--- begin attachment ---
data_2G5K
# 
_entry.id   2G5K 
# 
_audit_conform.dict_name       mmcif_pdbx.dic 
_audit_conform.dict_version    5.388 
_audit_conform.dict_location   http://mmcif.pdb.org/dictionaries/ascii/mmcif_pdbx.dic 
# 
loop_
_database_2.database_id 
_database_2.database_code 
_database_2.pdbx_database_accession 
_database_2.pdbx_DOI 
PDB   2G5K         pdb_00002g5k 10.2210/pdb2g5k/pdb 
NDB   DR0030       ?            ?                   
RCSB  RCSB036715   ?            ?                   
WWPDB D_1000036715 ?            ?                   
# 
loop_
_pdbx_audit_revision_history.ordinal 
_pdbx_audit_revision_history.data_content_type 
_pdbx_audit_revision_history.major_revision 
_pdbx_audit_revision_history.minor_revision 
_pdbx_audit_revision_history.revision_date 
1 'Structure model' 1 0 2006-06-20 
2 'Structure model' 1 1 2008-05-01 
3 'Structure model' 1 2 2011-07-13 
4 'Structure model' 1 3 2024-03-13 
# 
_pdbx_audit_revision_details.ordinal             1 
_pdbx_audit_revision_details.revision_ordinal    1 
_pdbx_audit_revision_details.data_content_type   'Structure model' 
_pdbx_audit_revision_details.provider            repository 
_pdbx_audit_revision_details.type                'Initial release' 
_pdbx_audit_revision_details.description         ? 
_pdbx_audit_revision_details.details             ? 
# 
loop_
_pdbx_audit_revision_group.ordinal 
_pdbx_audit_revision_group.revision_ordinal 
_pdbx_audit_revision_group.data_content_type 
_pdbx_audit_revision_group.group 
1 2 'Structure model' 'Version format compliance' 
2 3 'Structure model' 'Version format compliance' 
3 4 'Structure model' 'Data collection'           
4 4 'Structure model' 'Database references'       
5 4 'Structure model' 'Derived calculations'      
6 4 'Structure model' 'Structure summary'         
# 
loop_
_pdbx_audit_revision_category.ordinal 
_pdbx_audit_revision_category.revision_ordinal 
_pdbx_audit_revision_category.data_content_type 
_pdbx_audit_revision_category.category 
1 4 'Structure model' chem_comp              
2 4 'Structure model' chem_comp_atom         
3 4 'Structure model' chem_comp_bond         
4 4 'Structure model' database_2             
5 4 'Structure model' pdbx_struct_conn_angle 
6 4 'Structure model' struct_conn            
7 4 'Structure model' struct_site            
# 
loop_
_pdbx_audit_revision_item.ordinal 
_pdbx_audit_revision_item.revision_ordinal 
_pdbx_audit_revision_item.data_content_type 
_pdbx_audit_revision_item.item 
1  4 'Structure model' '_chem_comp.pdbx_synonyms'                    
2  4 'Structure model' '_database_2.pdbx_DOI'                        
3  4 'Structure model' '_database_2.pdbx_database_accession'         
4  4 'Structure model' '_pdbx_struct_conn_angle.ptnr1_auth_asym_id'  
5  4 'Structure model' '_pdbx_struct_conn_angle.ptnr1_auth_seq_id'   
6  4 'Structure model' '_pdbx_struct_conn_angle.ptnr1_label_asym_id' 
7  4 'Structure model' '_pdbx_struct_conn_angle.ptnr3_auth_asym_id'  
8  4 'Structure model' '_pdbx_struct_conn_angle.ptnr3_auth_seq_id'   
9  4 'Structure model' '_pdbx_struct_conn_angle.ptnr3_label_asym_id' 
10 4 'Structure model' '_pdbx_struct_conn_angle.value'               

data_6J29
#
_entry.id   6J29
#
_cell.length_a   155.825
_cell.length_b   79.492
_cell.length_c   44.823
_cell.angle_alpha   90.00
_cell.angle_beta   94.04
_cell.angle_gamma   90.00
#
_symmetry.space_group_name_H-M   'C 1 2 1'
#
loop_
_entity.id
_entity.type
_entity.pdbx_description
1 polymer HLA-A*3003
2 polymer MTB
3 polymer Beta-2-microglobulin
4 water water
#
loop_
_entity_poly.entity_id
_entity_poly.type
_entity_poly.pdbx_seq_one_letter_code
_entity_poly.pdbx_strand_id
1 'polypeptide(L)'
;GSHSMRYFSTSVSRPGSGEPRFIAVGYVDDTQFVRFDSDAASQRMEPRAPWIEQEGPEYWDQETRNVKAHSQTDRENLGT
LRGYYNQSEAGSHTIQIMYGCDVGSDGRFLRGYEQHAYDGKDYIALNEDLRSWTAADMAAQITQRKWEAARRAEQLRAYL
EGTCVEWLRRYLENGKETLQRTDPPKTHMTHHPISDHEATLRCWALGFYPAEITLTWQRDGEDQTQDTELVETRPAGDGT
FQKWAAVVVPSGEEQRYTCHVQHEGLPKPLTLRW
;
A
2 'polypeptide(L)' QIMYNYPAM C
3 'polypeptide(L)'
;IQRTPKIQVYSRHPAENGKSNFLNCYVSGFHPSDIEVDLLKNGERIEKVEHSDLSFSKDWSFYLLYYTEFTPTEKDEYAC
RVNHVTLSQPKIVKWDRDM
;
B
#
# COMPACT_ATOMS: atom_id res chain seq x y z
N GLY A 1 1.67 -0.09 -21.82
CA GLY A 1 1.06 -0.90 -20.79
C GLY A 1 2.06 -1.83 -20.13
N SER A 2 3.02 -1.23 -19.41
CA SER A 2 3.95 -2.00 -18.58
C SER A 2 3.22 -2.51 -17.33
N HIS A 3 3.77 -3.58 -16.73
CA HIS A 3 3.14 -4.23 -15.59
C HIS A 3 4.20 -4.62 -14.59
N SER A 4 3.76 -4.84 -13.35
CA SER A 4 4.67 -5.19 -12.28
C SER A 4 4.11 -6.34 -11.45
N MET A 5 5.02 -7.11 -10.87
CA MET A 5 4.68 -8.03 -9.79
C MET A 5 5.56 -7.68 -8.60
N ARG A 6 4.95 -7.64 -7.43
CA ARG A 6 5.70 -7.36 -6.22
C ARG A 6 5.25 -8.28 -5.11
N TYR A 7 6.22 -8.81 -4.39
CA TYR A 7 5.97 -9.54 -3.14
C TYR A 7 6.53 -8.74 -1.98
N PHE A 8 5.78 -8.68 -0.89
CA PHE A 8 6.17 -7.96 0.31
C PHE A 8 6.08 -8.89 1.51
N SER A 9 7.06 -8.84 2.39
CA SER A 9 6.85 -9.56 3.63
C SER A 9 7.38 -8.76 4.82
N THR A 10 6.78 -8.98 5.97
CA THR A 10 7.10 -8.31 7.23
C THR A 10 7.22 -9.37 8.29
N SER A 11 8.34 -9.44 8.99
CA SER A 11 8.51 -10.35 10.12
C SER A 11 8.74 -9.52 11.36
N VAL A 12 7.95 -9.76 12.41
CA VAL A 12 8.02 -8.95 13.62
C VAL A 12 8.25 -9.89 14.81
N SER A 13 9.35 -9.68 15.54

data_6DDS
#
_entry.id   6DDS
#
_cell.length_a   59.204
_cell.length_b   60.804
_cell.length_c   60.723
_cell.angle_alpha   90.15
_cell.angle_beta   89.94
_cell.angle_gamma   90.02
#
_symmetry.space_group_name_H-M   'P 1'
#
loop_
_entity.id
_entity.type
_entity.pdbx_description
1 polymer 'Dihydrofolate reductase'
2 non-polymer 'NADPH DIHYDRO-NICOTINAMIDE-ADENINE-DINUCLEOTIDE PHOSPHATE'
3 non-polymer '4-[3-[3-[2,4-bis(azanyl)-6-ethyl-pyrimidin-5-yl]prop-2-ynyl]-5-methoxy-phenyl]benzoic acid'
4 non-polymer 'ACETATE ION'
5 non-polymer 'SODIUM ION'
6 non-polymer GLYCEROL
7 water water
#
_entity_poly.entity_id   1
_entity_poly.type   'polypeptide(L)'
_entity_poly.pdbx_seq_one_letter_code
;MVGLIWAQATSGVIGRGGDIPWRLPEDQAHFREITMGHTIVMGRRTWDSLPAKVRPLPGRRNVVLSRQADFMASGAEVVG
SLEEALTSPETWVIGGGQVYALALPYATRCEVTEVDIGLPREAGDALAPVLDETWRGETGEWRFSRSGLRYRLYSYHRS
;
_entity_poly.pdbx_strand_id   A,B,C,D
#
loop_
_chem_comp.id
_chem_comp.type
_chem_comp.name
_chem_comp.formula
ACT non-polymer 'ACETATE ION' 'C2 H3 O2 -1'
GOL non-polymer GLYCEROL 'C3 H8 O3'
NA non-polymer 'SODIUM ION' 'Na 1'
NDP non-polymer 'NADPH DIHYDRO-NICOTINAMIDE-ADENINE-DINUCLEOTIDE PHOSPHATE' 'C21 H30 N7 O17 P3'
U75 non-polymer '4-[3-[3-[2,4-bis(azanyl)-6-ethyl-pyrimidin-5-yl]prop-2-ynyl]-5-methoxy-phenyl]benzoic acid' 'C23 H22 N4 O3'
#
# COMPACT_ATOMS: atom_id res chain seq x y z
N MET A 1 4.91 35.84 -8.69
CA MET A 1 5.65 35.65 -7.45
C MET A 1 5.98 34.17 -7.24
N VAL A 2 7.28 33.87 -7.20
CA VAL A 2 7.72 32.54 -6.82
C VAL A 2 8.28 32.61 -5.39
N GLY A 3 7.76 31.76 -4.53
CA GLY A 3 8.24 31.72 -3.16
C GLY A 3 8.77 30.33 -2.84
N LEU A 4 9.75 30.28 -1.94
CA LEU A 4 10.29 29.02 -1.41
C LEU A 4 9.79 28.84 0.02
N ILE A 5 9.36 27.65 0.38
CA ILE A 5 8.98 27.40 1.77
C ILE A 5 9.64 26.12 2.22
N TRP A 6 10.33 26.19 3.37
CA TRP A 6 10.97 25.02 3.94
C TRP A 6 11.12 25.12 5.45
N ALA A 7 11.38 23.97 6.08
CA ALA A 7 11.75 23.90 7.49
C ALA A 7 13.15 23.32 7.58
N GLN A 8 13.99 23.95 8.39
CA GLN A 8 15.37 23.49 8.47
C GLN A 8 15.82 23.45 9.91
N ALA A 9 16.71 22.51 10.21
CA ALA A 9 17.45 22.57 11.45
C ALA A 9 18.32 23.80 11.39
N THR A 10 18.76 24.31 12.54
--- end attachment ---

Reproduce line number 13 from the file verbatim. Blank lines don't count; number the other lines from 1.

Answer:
_database_2.pdbx_DOI 